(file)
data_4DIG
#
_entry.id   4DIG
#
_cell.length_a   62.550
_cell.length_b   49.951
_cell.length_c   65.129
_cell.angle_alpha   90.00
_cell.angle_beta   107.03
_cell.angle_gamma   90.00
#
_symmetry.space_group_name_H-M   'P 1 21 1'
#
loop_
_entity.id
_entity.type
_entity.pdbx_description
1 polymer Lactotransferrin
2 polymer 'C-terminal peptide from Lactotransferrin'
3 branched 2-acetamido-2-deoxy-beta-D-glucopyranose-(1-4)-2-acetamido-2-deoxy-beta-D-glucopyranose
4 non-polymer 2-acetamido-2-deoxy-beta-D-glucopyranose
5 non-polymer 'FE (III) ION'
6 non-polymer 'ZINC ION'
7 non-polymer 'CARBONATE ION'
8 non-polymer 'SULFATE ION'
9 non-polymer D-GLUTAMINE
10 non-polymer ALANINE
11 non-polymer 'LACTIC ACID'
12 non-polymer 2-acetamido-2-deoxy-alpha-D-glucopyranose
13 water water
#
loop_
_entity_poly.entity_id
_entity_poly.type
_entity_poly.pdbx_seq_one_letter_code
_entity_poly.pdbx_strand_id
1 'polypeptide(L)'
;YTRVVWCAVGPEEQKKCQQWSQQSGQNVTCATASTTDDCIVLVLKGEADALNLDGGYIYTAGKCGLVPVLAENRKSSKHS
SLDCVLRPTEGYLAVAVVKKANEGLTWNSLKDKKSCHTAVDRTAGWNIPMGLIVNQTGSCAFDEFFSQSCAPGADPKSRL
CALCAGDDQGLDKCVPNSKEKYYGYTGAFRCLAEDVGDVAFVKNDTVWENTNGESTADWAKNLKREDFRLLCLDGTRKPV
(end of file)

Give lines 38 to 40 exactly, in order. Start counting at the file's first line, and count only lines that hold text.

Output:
;YTRVVWCAVGPEEQKKCQQWSQQSGQNVTCATASTTDDCIVLVLKGEADALNLDGGYIYTAGKCGLVPVLAENRKSSKHS
SLDCVLRPTEGYLAVAVVKKANEGLTWNSLKDKKSCHTAVDRTAGWNIPMGLIVNQTGSCAFDEFFSQSCAPGADPKSRL
CALCAGDDQGLDKCVPNSKEKYYGYTGAFRCLAEDVGDVAFVKNDTVWENTNGESTADWAKNLKREDFRLLCLDGTRKPV